The exact temperature at which these aerosols begin to form in exoplanets has not yet been observed. According to theoretical models and observations, silicate clouds play an essential role in exoplanets between 950 and 2,100 K. But, some giant planets are extremely hot to avoid condensation altogether.
In two new studies, Hubble astronomers reported weather conditions on ultra-hot Jupiters. One world is experiencing the rain of vaporized rock, whereas the other has its upper atmosphere getting hotter because of intense ultraviolet (UV) radiation from its star.
David Sing of the Johns Hopkins University in Baltimore, Maryland, a co-author of two reported studies, said, “We still don’t have a good understanding of weather in different planetary environments. All our weather predictions are still finely tuned to what we can measure when you look at Earth. But when you go to a distant exoplanet, you have limited predictive powers because you haven’t built a general theory about how everything in an atmosphere goes together and responds to extreme conditions. Even though you know the basic chemistry and physics, you don’t know how it will manifest in complex ways.”
The first study describes the Hubble observations of WASP-178b. The planet is located about 1,300 light-years away. It has a cloudless atmosphere on the daytime side. Plus, the atmosphere is enriched in silicon monoxide gas.
One side of the planet permanently faces its star. Therefore the torrid atmosphere whips around to the nighttime side at super-hurricane speeds exceeding 2,000 miles per hour. The planet’s nighttime side is enriched with silicon monoxide, but this silicon monoxide may cool enough to condense into the rock that rains out of clouds. Still, the planet is hot enough to vaporize rock.
The second study describes the observations on a super-hot Jupiter, KELT-20b. The planet is located about 400 light-years away and has a blast of ultraviolet light from its parent star. This constant radiation heats metals in the atmosphere and generates a thermal layer in the atmosphere, much like Earth’s stratosphere.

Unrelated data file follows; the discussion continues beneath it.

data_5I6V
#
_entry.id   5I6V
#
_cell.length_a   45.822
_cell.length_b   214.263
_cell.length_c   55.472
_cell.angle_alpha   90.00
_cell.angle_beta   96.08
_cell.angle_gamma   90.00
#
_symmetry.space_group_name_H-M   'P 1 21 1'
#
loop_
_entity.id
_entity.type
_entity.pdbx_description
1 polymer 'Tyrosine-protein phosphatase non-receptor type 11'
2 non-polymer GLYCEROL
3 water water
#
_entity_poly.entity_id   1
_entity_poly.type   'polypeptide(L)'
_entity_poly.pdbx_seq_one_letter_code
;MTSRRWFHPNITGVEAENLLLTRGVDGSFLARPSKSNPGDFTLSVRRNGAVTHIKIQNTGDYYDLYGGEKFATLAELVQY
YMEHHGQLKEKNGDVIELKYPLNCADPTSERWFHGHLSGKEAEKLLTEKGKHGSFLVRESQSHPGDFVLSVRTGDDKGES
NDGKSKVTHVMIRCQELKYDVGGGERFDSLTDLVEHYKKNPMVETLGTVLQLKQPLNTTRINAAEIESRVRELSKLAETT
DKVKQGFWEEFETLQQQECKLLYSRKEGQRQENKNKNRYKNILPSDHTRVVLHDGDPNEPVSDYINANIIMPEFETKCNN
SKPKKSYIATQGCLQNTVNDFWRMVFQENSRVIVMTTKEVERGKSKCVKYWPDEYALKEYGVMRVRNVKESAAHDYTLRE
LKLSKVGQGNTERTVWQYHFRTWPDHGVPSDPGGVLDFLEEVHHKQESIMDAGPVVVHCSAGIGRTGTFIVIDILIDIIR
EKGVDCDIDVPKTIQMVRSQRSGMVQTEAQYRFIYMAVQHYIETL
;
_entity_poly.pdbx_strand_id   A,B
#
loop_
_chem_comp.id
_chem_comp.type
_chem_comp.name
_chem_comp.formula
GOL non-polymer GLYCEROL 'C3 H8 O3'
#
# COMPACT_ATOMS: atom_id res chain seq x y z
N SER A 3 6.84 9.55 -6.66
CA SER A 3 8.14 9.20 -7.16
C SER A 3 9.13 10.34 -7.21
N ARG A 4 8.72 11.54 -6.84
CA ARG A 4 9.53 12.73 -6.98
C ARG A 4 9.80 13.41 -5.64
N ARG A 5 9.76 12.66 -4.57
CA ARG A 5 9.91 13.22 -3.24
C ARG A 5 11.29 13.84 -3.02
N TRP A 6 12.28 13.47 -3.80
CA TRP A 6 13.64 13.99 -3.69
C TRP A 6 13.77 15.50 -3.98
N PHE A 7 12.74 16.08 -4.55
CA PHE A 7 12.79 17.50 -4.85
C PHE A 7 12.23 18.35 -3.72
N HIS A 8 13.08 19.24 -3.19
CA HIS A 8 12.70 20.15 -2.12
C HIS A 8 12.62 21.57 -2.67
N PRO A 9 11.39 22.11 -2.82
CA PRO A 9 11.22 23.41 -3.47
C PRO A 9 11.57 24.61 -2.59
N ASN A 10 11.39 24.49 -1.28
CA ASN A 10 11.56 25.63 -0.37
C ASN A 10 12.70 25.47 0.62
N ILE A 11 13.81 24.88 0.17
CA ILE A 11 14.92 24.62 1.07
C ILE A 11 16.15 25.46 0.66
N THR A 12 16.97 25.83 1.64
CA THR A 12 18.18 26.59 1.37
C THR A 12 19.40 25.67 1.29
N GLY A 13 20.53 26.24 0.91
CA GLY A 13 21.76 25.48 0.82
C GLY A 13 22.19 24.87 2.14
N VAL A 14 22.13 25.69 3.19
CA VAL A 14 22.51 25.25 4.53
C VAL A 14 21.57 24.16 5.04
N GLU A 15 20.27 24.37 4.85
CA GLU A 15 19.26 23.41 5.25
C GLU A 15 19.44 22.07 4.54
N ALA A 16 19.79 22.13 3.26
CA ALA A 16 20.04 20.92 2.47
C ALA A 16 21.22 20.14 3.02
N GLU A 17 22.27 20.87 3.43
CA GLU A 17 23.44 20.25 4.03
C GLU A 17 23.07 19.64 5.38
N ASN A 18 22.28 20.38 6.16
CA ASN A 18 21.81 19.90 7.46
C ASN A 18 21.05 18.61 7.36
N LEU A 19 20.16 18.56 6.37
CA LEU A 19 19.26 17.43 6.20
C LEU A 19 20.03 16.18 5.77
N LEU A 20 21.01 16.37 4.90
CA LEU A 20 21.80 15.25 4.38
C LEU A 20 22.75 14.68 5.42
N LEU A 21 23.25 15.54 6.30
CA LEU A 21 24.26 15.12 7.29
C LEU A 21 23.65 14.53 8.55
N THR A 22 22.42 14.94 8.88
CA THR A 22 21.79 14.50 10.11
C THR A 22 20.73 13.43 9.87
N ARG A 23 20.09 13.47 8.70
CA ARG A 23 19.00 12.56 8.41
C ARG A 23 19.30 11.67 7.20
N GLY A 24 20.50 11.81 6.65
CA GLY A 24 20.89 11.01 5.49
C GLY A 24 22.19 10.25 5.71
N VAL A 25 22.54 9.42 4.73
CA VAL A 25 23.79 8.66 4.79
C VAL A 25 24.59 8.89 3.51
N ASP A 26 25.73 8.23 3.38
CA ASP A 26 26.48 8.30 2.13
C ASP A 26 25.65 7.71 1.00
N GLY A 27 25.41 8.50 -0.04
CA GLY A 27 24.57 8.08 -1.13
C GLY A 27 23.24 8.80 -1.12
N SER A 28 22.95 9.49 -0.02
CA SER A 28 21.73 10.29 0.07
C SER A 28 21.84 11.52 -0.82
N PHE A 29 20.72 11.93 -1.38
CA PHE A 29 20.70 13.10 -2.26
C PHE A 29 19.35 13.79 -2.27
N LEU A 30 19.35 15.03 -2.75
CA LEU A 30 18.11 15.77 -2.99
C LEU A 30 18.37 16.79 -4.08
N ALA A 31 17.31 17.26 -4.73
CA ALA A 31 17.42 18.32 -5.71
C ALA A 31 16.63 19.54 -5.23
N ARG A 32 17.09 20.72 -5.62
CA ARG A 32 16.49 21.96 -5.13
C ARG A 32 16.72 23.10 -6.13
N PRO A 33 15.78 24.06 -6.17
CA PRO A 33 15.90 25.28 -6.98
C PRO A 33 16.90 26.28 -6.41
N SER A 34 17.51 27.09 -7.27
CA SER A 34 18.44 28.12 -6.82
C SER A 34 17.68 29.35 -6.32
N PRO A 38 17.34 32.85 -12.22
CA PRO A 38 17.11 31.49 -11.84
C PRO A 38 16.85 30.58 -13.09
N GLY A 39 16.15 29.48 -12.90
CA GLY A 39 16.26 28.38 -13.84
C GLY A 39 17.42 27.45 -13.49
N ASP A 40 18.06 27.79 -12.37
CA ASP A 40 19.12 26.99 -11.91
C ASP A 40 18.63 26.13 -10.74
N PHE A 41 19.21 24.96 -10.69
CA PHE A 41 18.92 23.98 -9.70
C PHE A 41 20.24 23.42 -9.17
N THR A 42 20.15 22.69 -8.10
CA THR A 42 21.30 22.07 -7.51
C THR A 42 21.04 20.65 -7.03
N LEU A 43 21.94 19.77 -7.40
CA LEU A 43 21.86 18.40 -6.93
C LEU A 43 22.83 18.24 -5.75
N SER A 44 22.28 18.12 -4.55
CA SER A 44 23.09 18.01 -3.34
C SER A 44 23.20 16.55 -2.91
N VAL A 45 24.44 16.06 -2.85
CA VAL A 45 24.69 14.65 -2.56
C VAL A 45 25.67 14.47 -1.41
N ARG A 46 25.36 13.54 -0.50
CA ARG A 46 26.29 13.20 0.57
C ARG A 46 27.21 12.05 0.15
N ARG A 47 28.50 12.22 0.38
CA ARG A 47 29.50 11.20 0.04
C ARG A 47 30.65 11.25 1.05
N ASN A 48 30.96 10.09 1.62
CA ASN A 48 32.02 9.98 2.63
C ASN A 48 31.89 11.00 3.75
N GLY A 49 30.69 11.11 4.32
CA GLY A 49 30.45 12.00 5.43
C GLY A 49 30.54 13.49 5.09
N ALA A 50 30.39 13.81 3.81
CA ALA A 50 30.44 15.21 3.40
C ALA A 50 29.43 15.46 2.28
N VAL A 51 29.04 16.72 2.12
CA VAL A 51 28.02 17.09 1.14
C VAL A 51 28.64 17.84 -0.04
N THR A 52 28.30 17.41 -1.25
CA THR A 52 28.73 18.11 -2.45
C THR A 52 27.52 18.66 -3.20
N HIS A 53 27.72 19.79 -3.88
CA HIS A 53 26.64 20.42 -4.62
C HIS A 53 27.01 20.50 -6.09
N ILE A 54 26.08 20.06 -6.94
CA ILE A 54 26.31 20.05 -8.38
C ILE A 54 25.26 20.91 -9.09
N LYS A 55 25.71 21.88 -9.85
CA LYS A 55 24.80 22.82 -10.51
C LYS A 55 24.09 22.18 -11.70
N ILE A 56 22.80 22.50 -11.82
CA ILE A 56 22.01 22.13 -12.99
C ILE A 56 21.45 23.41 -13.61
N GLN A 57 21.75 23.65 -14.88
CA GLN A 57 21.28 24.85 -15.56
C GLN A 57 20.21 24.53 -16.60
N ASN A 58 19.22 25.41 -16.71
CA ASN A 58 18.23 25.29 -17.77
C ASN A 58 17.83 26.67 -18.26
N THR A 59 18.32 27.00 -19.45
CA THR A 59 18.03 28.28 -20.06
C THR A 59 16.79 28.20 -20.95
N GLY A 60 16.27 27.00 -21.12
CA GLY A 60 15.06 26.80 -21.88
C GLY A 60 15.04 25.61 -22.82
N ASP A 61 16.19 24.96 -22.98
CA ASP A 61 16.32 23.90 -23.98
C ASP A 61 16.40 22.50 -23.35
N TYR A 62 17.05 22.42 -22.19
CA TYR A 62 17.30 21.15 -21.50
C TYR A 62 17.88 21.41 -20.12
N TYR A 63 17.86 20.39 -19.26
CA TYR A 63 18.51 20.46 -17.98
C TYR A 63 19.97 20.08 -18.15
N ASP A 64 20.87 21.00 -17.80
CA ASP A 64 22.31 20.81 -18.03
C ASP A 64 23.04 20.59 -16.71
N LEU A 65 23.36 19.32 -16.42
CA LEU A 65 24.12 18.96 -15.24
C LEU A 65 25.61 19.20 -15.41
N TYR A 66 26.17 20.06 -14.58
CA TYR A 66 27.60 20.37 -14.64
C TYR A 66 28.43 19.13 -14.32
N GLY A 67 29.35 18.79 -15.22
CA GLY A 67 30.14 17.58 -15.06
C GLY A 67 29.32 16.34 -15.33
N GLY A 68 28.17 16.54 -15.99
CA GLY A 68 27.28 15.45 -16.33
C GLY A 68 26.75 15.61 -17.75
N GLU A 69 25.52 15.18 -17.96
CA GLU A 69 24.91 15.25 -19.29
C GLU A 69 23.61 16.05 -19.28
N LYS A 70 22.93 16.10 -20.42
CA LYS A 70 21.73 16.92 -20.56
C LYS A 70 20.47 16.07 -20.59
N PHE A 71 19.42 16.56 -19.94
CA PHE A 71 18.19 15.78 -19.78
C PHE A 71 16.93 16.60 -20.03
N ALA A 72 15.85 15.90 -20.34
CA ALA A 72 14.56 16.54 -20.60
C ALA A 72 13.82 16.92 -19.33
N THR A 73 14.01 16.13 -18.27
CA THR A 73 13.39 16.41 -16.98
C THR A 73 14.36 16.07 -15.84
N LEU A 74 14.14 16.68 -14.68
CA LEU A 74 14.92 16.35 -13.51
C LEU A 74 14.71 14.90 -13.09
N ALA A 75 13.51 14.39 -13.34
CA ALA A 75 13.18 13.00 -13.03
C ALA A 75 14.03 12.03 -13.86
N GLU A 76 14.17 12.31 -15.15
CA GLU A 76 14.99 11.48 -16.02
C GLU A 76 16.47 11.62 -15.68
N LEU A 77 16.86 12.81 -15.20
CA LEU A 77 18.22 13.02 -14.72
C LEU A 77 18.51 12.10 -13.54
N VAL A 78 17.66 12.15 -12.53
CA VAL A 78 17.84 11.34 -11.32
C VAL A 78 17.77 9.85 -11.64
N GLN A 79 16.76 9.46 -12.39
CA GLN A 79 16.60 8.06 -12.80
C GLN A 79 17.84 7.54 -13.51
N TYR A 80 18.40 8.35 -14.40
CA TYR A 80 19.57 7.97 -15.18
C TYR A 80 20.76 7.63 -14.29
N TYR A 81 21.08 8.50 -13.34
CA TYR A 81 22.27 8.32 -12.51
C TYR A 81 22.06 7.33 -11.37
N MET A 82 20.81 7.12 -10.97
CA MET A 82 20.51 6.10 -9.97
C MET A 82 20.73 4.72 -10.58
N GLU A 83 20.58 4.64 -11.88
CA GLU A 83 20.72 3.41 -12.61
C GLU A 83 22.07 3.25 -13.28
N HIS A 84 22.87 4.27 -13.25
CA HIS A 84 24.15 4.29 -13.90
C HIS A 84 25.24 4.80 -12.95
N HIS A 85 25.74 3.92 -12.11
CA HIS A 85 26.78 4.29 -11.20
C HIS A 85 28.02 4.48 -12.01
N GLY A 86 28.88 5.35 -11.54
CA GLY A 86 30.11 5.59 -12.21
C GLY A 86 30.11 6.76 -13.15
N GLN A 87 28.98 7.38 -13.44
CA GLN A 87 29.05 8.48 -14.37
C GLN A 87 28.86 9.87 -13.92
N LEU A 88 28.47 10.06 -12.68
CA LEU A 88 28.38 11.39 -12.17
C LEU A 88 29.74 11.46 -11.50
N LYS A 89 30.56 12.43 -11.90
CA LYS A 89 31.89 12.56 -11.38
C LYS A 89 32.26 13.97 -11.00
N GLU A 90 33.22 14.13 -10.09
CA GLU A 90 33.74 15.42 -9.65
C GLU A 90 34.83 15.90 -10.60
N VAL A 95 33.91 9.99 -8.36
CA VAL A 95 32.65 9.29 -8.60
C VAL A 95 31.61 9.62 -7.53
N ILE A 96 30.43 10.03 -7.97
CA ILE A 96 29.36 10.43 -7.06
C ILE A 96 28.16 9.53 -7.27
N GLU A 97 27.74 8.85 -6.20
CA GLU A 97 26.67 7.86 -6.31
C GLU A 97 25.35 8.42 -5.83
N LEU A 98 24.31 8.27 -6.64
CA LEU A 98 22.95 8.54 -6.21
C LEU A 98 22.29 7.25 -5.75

Guangwei Fu of the University of Maryland, College Park, said, “Until now, we never knew how the host star directly affected a planet’s atmosphere. There have been many theories, but now we have the first observational data.”
“Evidence came from Hubble’s detection of water in near-infrared observations and NASA’s Spitzer Space Telescope’s carbon monoxide detection. They radiate through the hot, transparent upper atmosphere produced by the inversion layer. This signature is unique from what astronomers see in the atmospheres of hot Jupiters orbiting cooler stars, like our Sun. The emission spectrum for KELT-20b is quite different from other hot Jupiters. This is compelling evidence that planets don’t live in isolation but are affected by their host star.”
Josh Lothringer of the Utah Valley University in Orem, Utah, said, “Though super-hot Jupiters are uninhabitable, this kind of research helps pave the way to better understanding the atmospheres of potentially inhabitable terrestrial planets. Suppose we can’t figure out what’s happening on super-hot Jupiters with reliable solid observational data. In that case, we’re not going to have a chance to figure out what’s happening in weaker spectra from observing terrestrial exoplanets. This test of our techniques allows us to build a general understanding of physical properties such as cloud formation and atmospheric structure.”
- Lothringer, J.D., Sing, D.K., Rustamkulov, Z. et al. UV absorption by silicate cloud precursors in ultra-hot Jupiter WASP-178b. Nature 604, 49–52 (2022). DOI: 10.1038/s41586-022-04453-2
- Guangwei Fu et al. Strong H2O and CO Emission Features in the Spectrum of KELT-20b Driven by Stellar UV Irradiation. DOI: 10.3847/2041-8213/ac4968